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Sunday, November 15, 2009

Review of Zombies: A Record of the Year of Infection

Zombies: A Record of the Year of Infection is an illustrated journal of a zombie plague that struck the world on January 7, 2012. The journal's author, Dr. Robert Twombly, is a blood specialist who is hopefully in a position to explain the zombie plague. Right? Why else would you make a scientist the protagonist?

Things go south in the very next sentence: "The infection lasted approximately one year, and during that time all known zombies either decayed enough to succumb to their physical limitations or were destroyed by pockets of human survivors."

Imagine the scrolling text in the beginning of Star Wars reading: "A long time ago in a galaxy, far, far away…The Empire was eventually defeated by the Rebellion." The end.

The challenge for a book or movie (like Paranormal Activity and The Blair Witch Project) that act as if the events are real is in immersion – the reader has to believe they're in the moment. This takes a lot of work. To make something scary requires the observer to become absorbed enough to empathize with the protagonist. Giving away that the plague ended isn't relevant – the ending of the book has nothing to do with world events. So giving us that tidbit of information (in the prologue and on the back cover) saps the book of any sense of urgency or dread.

This would all be forgivable if Zombies contributed something different to the zombie genre. It doesn't: zombies are slow but strong in numbers, travel in packs, and can only be stopped by destroying the head.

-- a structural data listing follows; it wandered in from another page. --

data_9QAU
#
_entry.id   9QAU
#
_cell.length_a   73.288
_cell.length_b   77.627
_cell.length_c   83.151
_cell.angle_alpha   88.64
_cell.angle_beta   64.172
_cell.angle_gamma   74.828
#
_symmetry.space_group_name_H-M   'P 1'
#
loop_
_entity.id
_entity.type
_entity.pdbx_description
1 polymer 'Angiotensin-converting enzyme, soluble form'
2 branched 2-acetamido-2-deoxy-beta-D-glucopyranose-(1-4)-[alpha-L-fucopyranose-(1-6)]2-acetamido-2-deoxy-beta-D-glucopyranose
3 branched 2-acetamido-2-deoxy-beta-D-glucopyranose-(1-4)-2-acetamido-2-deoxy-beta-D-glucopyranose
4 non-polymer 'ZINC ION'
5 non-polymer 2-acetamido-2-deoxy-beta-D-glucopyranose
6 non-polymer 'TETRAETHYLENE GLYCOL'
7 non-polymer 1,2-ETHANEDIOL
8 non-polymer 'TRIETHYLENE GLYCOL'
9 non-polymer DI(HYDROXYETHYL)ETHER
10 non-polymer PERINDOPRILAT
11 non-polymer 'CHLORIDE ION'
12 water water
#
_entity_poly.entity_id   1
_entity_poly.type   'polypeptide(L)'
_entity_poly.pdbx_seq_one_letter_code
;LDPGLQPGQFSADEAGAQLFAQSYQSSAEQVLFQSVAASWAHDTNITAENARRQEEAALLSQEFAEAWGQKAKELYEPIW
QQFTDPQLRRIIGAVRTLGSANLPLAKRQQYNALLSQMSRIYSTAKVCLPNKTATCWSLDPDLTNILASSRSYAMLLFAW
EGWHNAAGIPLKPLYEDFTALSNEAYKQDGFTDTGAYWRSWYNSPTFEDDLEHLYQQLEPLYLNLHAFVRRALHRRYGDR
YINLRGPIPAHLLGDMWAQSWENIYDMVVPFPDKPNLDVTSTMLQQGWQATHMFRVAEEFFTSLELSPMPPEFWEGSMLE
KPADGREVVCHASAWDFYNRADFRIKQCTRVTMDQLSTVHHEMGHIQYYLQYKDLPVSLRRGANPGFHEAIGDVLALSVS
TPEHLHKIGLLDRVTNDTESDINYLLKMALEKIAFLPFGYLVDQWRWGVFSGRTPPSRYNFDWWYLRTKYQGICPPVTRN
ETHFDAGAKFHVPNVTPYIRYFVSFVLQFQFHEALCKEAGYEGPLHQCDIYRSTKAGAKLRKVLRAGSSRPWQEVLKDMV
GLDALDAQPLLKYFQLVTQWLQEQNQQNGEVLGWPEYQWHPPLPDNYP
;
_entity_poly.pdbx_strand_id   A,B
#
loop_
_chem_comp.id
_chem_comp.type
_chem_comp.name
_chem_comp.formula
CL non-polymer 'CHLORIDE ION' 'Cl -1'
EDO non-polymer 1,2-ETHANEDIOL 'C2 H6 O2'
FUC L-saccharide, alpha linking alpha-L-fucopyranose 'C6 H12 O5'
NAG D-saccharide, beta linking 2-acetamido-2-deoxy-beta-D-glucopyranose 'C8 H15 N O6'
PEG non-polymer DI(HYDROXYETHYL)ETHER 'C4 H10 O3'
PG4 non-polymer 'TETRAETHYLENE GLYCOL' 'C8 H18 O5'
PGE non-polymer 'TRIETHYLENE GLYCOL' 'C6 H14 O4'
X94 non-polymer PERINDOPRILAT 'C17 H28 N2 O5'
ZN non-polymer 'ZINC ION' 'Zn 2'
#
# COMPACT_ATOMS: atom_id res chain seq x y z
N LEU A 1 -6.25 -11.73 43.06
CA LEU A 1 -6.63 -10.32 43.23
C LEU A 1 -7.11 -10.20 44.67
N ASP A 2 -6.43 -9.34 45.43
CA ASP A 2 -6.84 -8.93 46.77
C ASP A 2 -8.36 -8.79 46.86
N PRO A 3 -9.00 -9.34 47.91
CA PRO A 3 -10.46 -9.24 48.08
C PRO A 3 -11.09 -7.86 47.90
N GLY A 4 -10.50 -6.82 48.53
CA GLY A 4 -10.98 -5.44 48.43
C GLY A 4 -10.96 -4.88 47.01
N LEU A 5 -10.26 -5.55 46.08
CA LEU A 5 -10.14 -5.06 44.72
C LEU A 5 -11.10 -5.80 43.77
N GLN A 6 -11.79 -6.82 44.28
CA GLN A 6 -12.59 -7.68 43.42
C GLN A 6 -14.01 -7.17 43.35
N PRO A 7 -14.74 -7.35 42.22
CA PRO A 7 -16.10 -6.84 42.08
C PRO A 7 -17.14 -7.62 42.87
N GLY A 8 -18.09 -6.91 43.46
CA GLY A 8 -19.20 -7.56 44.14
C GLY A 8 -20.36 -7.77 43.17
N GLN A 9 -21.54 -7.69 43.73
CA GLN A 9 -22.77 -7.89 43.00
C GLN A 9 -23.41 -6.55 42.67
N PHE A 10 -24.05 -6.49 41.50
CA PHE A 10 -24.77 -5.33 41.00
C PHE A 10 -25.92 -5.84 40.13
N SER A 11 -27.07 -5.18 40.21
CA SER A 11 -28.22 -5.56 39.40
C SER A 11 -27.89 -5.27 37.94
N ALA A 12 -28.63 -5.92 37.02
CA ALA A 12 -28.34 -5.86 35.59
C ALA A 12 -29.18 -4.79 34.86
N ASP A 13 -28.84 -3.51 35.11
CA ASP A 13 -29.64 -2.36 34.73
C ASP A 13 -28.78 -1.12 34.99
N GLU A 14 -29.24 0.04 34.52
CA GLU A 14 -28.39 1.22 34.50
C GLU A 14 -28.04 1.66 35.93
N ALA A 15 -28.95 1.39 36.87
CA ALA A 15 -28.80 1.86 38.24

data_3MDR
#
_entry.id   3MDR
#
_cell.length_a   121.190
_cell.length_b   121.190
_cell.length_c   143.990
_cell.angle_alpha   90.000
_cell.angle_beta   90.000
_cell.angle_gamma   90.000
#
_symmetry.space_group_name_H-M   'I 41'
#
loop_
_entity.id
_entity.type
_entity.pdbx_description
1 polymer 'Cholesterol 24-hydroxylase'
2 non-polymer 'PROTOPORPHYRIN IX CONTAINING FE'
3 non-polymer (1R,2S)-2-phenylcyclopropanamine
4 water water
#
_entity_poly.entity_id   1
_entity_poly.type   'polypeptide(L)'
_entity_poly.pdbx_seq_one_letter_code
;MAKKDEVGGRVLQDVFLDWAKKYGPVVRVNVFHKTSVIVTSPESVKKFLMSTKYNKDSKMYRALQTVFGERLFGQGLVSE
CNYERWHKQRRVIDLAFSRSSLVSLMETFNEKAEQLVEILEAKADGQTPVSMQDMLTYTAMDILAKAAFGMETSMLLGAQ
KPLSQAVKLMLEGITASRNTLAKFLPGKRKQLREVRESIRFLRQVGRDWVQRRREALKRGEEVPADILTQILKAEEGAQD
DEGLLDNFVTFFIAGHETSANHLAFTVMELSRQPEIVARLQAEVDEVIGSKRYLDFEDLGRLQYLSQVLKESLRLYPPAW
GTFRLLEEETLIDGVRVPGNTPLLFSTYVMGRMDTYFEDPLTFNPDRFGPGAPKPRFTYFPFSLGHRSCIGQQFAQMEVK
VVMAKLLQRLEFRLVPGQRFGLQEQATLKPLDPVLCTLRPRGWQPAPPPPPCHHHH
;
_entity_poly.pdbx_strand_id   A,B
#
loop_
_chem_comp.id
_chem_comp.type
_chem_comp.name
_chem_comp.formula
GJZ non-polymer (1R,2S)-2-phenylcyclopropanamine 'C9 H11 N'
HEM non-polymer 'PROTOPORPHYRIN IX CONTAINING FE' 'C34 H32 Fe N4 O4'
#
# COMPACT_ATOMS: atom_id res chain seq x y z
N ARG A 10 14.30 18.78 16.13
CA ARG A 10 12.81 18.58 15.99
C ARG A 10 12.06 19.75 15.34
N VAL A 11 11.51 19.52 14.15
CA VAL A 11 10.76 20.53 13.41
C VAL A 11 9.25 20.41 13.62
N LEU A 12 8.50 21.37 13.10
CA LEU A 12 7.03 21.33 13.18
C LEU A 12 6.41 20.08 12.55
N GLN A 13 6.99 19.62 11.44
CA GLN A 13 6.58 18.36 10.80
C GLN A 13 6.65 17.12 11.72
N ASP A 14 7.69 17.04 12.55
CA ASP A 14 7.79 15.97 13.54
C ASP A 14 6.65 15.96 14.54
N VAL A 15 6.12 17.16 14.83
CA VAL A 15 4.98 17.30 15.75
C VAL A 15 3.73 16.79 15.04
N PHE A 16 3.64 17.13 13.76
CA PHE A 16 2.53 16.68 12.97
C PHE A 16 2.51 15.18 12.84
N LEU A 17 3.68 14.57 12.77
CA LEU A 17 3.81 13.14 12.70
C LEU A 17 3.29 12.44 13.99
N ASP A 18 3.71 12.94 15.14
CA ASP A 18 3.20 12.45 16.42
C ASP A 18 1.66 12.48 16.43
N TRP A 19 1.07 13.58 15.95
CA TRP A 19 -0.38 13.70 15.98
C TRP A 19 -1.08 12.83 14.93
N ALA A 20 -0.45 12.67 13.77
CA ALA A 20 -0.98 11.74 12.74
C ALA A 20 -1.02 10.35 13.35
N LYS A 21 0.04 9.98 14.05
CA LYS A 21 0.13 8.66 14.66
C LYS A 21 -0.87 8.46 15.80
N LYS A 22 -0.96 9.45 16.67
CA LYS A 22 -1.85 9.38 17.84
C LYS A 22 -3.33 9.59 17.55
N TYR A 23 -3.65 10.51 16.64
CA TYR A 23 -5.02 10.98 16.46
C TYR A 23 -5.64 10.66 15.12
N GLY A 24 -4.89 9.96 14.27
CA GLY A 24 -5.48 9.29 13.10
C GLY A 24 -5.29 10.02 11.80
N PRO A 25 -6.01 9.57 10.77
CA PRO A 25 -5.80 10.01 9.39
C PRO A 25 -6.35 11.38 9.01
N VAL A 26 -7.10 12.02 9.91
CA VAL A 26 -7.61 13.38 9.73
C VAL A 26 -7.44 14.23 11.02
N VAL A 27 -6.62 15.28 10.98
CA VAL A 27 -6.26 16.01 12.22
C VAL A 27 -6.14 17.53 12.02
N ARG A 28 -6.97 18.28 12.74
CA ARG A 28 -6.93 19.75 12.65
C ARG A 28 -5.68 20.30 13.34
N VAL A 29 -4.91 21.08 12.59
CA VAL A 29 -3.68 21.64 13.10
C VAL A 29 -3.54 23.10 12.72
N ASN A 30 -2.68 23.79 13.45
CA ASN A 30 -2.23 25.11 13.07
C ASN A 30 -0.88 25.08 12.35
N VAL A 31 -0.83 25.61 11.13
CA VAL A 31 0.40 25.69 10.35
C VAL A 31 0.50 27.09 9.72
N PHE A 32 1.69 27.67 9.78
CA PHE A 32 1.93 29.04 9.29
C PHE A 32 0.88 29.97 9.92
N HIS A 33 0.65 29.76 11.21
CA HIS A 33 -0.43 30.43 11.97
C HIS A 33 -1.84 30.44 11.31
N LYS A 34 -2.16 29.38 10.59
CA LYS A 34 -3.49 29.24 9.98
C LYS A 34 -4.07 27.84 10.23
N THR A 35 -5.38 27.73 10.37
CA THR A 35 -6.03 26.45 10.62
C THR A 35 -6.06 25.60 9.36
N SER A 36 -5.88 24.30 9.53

The other important part of a zombie narrative is the eccentric survivors. But Zombies doesn't have anything to offer here either: inhuman gun-toting nut jobs, tough-as-nails survivalists, an isolated community convinced it's safe, the pathetic zombie slave, the noble dog, a creepy old lady alone in her house…it's like someone used the 8-Ball of Horror, shook it up a few times, and wrote a comic.

Our protagonist does everything from running experiments on infected blood to breaking into the company's research facility (Primodine) that supposedly created the infection. And he comes up with nothing. A golden opportunity to provide some pathology for how zombies work and the book glosses over it.

The artwork is of variable quality, reflecting the supposedly rushed nature of a scientist on the run. It's mostly watercolor, with lots of red and grays. Although it's supposedly handwritten, the text is actually a font. Fortunately, the font is suitably unobtrusive. What's much more annoying is the various scribbles where the author wrote something, thought better about it, and scratched it out. It gets annoying fast.

It's not all bad. There are some band mates that are interesting, which leads to an awesome illustration of a zombie getting axed by a guitar. Birds aren't afraid of zombies, so we get a great picture of a bird sitting on a zombie's head with an eyeball dangling from its beak. But none of these elements make up for the fact that Zombies has nothing new to share about zombies.



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